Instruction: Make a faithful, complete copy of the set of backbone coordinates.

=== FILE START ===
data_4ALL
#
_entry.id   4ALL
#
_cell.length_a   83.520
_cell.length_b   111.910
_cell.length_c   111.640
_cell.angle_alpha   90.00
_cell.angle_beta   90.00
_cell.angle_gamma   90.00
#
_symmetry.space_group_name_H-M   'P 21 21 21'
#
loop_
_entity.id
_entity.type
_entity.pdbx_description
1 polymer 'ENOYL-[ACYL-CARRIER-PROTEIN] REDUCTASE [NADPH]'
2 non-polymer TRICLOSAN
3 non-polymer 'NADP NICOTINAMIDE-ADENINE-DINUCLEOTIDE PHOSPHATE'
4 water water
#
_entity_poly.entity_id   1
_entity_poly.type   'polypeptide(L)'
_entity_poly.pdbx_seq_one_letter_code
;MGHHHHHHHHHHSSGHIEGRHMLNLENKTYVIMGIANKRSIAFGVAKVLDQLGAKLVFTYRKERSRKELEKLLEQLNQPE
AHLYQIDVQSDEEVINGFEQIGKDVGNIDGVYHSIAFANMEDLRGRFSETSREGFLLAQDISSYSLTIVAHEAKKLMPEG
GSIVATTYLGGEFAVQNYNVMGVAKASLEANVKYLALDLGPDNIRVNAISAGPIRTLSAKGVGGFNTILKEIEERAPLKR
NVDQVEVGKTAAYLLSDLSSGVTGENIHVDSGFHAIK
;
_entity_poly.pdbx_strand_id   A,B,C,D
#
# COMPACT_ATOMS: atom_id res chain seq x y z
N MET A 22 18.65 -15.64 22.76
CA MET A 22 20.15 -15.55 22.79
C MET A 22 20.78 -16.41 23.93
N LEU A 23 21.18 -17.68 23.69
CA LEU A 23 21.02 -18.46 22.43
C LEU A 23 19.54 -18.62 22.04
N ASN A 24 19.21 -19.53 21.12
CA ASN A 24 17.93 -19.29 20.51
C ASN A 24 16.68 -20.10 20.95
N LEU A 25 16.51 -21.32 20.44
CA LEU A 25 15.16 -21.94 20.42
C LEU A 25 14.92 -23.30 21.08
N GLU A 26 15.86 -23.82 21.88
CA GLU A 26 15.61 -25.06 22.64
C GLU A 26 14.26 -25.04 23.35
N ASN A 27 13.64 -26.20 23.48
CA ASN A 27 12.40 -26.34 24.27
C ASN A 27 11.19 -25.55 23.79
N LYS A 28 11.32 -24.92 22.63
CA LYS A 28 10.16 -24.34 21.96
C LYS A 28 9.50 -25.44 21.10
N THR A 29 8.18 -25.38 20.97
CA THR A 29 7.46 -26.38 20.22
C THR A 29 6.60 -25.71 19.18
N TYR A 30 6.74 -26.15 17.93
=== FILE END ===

data_4ALL
#
_entry.id   4ALL
#
_cell.length_a   83.520
_cell.length_b   111.910
_cell.length_c   111.640
_cell.angle_alpha   90.00
_cell.angle_beta   90.00
_cell.angle_gamma   90.00
#
_symmetry.space_group_name_H-M   'P 21 21 21'
#
loop_
_entity.id
_entity.type
_entity.pdbx_description
1 polymer 'ENOYL-[ACYL-CARRIER-PROTEIN] REDUCTASE [NADPH]'
2 non-polymer TRICLOSAN
3 non-polymer 'NADP NICOTINAMIDE-ADENINE-DINUCLEOTIDE PHOSPHATE'
4 water water
#
_entity_poly.entity_id   1
_entity_poly.type   'polypeptide(L)'
_entity_poly.pdbx_seq_one_letter_code
;MGHHHHHHHHHHSSGHIEGRHMLNLENKTYVIMGIANKRSIAFGVAKVLDQLGAKLVFTYRKERSRKELEKLLEQLNQPE
AHLYQIDVQSDEEVINGFEQIGKDVGNIDGVYHSIAFANMEDLRGRFSETSREGFLLAQDISSYSLTIVAHEAKKLMPEG
GSIVATTYLGGEFAVQNYNVMGVAKASLEANVKYLALDLGPDNIRVNAISAGPIRTLSAKGVGGFNTILKEIEERAPLKR
NVDQVEVGKTAAYLLSDLSSGVTGENIHVDSGFHAIK
;
_entity_poly.pdbx_strand_id   A,B,C,D
#
# COMPACT_ATOMS: atom_id res chain seq x y z
N MET A 22 18.65 -15.64 22.76
CA MET A 22 20.15 -15.55 22.79
C MET A 22 20.78 -16.41 23.93
N LEU A 23 21.18 -17.68 23.69
CA LEU A 23 21.02 -18.46 22.43
C LEU A 23 19.54 -18.62 22.04
N ASN A 24 19.21 -19.53 21.12
CA ASN A 24 17.93 -19.29 20.51
C ASN A 24 16.68 -20.10 20.95
N LEU A 25 16.51 -21.32 20.44
CA LEU A 25 15.16 -21.94 20.42
C LEU A 25 14.92 -23.30 21.08
N GLU A 26 15.86 -23.82 21.88
CA GLU A 26 15.61 -25.06 22.64
C GLU A 26 14.26 -25.04 23.35
N ASN A 27 13.64 -26.20 23.48
CA ASN A 27 12.40 -26.34 24.27
C ASN A 27 11.19 -25.55 23.79
N LYS A 28 11.32 -24.92 22.63
CA LYS A 28 10.16 -24.34 21.96
C LYS A 28 9.50 -25.44 21.10
N THR A 29 8.18 -25.38 20.97
CA THR A 29 7.46 -26.38 20.22
C THR A 29 6.60 -25.71 19.18
N TYR A 30 6.74 -26.15 17.93